Tiffany Studios Vine Border Lamp Shade, ca. 1906
My father was a carpenter. He did a lot of house restorations back in Toledo. He brought the shade home, he took it upstairs in our attic, and it stayed there, I would say, for at least 30 years. Going through the attic, and we pulled it out, we didn't know much about it at the time, we took it to our house, we wanted to use it, and it stayed in our living room ever since. We just took it down. One day, my wife was sitting in the living room and we didn't know if there was any markings on it-- we had looked-- and she looked up and she saw it was a Tiffany Studio New York on it, or on the rim, and she just went, "Whoo!"
You're right, this is a Tiffany Studios hanging shade. Do you know what the pattern's called?
I believe it's an acorn.
Well, this is my big moment because when Tiffany made this shade, this was called the vine border. And you see the lovely little leaves on the vines?
Now, they do look like acorns, I agree with you, and if you talk to probably anybody who handles Tiffany, they're going to call this "the acorn." But it's a vine. But I know it's a vine border, and if you look in the original catalogs, you will never find the word "acorn" associated with this particular pattern.
I would date this circa 1906. This came in a variety of sizes and shapes and colors, and actually, it's very appealing to people who want a hanging shade, they don't want a very vibrantly colored one or flowers. It might go with an Arts and Crafts interior, it might go with a modern interior. First of all, this is the kind of shade during this economy that the price has been a little unstable for a number of reasons. One, there were a lot of these made, and I mean a lot. The other reason is that it was on the lower end of things, and the lower end in this particular market has really suffered. The other thing is that you don't have the original fixture. If this were to sell without the original fixture, just like this, it would cost in the neighborhood of $10,000. That would be a retail value on the shade.
What's interesting is you could go out and find the hardware, and when you do find it, it could cost in the neighborhood of maybe $2,000, $2,500, but it's not the easiest thing to do, and it is a premium in the marketplace. But if you were to get the original hardware and you did put it on the lamp, this would be worth between $15,000 and $20,000. With the hardware. If you could get the original hardware. It's that important and that unusual.
Executive producer Marsha Bemko shares her tips for getting the most out of ANTIQUES ROADSHOW.
Value can change: The value of an item is dependent upon many things, including the condition of the object itself, trends in the market for that kind of object, and the location where the item will be sold. These are just some of the reasons why the answer to the question "What's it worth?" is so often "It depends."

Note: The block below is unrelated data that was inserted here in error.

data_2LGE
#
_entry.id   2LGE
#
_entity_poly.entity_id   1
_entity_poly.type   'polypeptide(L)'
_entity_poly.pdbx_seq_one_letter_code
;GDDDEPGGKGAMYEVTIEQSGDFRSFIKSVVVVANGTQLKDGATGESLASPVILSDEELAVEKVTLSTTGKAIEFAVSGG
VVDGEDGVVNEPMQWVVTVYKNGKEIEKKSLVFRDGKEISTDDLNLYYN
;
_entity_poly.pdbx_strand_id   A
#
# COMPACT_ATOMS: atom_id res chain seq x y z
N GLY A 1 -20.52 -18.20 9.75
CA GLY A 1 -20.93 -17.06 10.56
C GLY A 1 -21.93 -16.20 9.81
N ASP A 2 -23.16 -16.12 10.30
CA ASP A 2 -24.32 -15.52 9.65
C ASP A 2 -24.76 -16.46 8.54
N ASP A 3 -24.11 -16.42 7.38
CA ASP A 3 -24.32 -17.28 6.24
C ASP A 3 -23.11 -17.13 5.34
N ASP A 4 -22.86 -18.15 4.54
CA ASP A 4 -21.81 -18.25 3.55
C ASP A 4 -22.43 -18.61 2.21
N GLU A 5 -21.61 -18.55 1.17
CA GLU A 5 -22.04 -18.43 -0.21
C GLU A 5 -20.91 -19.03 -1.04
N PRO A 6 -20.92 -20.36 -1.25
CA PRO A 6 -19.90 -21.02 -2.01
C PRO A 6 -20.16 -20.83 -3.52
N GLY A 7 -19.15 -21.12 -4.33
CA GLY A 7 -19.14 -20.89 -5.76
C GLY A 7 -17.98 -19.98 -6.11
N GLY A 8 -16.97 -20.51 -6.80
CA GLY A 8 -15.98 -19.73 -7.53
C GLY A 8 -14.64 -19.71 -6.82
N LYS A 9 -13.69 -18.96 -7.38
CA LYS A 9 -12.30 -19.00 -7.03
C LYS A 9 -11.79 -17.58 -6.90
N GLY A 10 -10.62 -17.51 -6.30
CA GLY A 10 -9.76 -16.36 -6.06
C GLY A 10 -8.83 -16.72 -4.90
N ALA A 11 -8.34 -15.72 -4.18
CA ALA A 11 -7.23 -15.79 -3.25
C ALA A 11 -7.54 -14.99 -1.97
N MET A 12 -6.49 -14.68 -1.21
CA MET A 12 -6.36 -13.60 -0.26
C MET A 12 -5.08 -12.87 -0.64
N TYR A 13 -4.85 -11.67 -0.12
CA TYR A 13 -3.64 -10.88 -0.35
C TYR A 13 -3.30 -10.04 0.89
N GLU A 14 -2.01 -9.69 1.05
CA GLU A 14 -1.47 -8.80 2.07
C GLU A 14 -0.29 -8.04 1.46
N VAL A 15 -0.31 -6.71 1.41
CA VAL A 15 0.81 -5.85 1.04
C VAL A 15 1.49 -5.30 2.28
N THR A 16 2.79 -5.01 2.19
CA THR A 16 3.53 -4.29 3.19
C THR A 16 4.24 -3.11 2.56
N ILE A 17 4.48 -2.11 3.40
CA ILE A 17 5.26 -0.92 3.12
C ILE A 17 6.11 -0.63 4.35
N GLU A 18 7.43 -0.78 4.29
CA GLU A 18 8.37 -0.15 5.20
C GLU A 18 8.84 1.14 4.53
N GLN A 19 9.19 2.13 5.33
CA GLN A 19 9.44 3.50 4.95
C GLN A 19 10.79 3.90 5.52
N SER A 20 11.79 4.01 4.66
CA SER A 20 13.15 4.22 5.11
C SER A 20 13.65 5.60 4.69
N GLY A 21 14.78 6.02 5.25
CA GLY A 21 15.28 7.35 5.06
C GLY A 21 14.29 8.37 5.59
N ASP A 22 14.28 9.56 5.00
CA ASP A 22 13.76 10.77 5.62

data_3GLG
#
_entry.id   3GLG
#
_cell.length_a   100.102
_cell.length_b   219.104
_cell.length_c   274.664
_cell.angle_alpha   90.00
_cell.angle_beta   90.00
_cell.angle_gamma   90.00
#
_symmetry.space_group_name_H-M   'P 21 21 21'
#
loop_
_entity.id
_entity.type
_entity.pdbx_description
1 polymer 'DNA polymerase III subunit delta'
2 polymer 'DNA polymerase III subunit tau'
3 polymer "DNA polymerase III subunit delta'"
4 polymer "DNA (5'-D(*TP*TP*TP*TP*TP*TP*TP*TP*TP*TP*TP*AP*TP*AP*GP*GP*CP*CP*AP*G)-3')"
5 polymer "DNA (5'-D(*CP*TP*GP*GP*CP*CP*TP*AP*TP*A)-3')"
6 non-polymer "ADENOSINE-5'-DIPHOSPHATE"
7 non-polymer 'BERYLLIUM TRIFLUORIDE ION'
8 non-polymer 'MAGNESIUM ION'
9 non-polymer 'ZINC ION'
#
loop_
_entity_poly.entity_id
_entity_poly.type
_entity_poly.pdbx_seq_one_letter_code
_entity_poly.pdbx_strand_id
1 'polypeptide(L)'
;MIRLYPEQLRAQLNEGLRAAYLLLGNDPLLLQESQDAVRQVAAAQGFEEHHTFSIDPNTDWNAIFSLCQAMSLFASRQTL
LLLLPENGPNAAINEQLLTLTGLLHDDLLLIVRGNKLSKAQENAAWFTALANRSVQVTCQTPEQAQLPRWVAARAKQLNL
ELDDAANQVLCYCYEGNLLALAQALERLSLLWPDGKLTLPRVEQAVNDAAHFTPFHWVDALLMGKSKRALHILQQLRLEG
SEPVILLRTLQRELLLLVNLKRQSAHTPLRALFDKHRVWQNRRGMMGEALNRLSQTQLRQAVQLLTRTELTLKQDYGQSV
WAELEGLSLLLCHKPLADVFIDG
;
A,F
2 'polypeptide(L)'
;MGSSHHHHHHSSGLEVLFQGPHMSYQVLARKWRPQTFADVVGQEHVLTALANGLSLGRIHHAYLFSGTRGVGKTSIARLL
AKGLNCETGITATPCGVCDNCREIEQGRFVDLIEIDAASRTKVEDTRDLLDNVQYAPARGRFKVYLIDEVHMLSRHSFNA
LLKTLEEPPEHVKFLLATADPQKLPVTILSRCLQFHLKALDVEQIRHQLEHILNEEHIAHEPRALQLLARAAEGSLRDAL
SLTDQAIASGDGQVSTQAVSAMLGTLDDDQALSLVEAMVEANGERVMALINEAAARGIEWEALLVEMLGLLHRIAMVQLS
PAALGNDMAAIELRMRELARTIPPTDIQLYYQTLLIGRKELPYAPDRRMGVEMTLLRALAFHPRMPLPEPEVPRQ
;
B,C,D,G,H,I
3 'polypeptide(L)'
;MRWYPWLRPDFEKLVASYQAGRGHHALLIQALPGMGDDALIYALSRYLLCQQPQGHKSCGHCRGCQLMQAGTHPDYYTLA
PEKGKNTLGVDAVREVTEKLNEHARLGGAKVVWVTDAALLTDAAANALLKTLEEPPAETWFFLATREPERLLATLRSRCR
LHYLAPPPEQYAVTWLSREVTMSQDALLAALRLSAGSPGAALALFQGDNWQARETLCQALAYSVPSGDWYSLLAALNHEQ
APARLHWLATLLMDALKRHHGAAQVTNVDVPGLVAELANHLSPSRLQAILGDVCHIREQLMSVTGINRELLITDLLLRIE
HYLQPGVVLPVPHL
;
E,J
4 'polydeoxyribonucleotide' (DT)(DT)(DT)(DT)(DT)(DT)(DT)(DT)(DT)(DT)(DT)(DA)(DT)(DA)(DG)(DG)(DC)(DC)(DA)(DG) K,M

Note the date: Take note of the date the appraisal was recorded. This information appears in the upper left corner of the page, with the label "Appraised On." Values change over time according to market forces, so the current value of the item could be higher, lower, or the same as when our expert first appraised it.
Context is key: Listen carefully. Most of our experts will give appraisal values in context. For example, you'll often hear them say what an item is worth "at auction," or "retail," or "for insurance purposes" (replacement value). Retail prices are different from wholesale prices. Often an auctioneer will talk about what she knows best: the auction market. A shop owner will usually talk about what he knows best: the retail price he'd place on the object in his shop. And though there are no hard and fast rules, an object's auction price can often be half its retail value; yet for other objects, an auction price could be higher than retail. As a rule, however, retail and insurance/replacement values are about the same.
Verbal approximations: The values given by the experts on ANTIQUES ROADSHOW are considered "verbal approximations of value." Technically, an "appraisal" is a legal document, generally for insurance purposes, written by a qualified expert and paid for by the owner of the item. An appraisal usually involves an extensive amount of research to establish authenticity, provenance, composition, method of construction, and other important attributes of a particular object.
Opinion of value: As with all appraisals, the verbal approximations of value given at ROADSHOW events are our experts' opinions formed from their knowledge of antiques and collectibles, market trends, and other factors. Although our valuations are based on research and experience, opinions can, and sometimes do, vary among experts.
Appraiser affiliations: Finally, the affiliation of the appraiser may have changed since the appraisal was recorded. To see current contact information for an appraiser in the ROADSHOW Archive, click on the link below the appraiser's picture. Our Appraiser Index also contains a complete list of active ROADSHOW appraisers and their contact details and biographies.
Last Tango in Halifax
Enjoy the third season of this award-winning series that celebrates life and love